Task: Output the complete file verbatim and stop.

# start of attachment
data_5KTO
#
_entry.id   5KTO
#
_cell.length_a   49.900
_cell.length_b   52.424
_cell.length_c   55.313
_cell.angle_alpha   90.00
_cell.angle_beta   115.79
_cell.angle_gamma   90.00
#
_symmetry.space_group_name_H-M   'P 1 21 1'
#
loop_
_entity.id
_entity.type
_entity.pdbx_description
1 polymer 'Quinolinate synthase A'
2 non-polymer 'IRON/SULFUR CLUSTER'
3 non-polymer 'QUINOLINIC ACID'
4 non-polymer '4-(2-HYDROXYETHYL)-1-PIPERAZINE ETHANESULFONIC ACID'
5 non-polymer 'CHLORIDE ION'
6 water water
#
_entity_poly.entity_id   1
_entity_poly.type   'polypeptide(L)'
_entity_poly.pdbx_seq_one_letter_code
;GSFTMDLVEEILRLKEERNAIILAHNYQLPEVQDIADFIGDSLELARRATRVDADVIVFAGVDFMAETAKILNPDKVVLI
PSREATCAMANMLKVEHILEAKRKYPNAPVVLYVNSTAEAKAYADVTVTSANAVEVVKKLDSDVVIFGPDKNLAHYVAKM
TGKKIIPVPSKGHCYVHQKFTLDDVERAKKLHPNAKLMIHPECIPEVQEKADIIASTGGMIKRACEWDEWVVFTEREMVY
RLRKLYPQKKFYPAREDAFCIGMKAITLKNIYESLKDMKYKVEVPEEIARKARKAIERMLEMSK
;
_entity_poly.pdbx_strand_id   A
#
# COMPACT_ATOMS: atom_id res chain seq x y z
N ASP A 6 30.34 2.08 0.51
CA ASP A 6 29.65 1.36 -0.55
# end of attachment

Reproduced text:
data_5KTO
#
_entry.id   5KTO
#
_cell.length_a   49.900
_cell.length_b   52.424
_cell.length_c   55.313
_cell.angle_alpha   90.00
_cell.angle_beta   115.79
_cell.angle_gamma   90.00
#
_symmetry.space_group_name_H-M   'P 1 21 1'
#
loop_
_entity.id
_entity.type
_entity.pdbx_description
1 polymer 'Quinolinate synthase A'
2 non-polymer 'IRON/SULFUR CLUSTER'
3 non-polymer 'QUINOLINIC ACID'
4 non-polymer '4-(2-HYDROXYETHYL)-1-PIPERAZINE ETHANESULFONIC ACID'
5 non-polymer 'CHLORIDE ION'
6 water water
#
_entity_poly.entity_id   1
_entity_poly.type   'polypeptide(L)'
_entity_poly.pdbx_seq_one_letter_code
;GSFTMDLVEEILRLKEERNAIILAHNYQLPEVQDIADFIGDSLELARRATRVDADVIVFAGVDFMAETAKILNPDKVVLI
PSREATCAMANMLKVEHILEAKRKYPNAPVVLYVNSTAEAKAYADVTVTSANAVEVVKKLDSDVVIFGPDKNLAHYVAKM
TGKKIIPVPSKGHCYVHQKFTLDDVERAKKLHPNAKLMIHPECIPEVQEKADIIASTGGMIKRACEWDEWVVFTEREMVY
RLRKLYPQKKFYPAREDAFCIGMKAITLKNIYESLKDMKYKVEVPEEIARKARKAIERMLEMSK
;
_entity_poly.pdbx_strand_id   A
#
# COMPACT_ATOMS: atom_id res chain seq x y z
N ASP A 6 30.34 2.08 0.51
CA ASP A 6 29.65 1.36 -0.55